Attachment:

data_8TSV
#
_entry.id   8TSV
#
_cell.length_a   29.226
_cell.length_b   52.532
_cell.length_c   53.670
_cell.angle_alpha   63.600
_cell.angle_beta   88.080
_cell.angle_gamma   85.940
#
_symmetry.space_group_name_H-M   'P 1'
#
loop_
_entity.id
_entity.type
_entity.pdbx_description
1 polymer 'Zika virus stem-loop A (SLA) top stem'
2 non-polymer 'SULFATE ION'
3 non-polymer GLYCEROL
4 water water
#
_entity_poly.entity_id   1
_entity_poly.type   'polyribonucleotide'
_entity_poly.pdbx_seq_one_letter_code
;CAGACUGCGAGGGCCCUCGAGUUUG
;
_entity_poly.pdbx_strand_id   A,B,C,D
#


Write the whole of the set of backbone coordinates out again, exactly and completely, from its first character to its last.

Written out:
data_8TSV
#
_entry.id   8TSV
#
_cell.length_a   29.226
_cell.length_b   52.532
_cell.length_c   53.670
_cell.angle_alpha   63.600
_cell.angle_beta   88.080
_cell.angle_gamma   85.940
#
_symmetry.space_group_name_H-M   'P 1'
#
loop_
_entity.id
_entity.type
_entity.pdbx_description
1 polymer 'Zika virus stem-loop A (SLA) top stem'
2 non-polymer 'SULFATE ION'
3 non-polymer GLYCEROL
4 water water
#
_entity_poly.entity_id   1
_entity_poly.type   'polyribonucleotide'
_entity_poly.pdbx_seq_one_letter_code
;CAGACUGCGAGGGCCCUCGAGUUUG
;
_entity_poly.pdbx_strand_id   A,B,C,D
#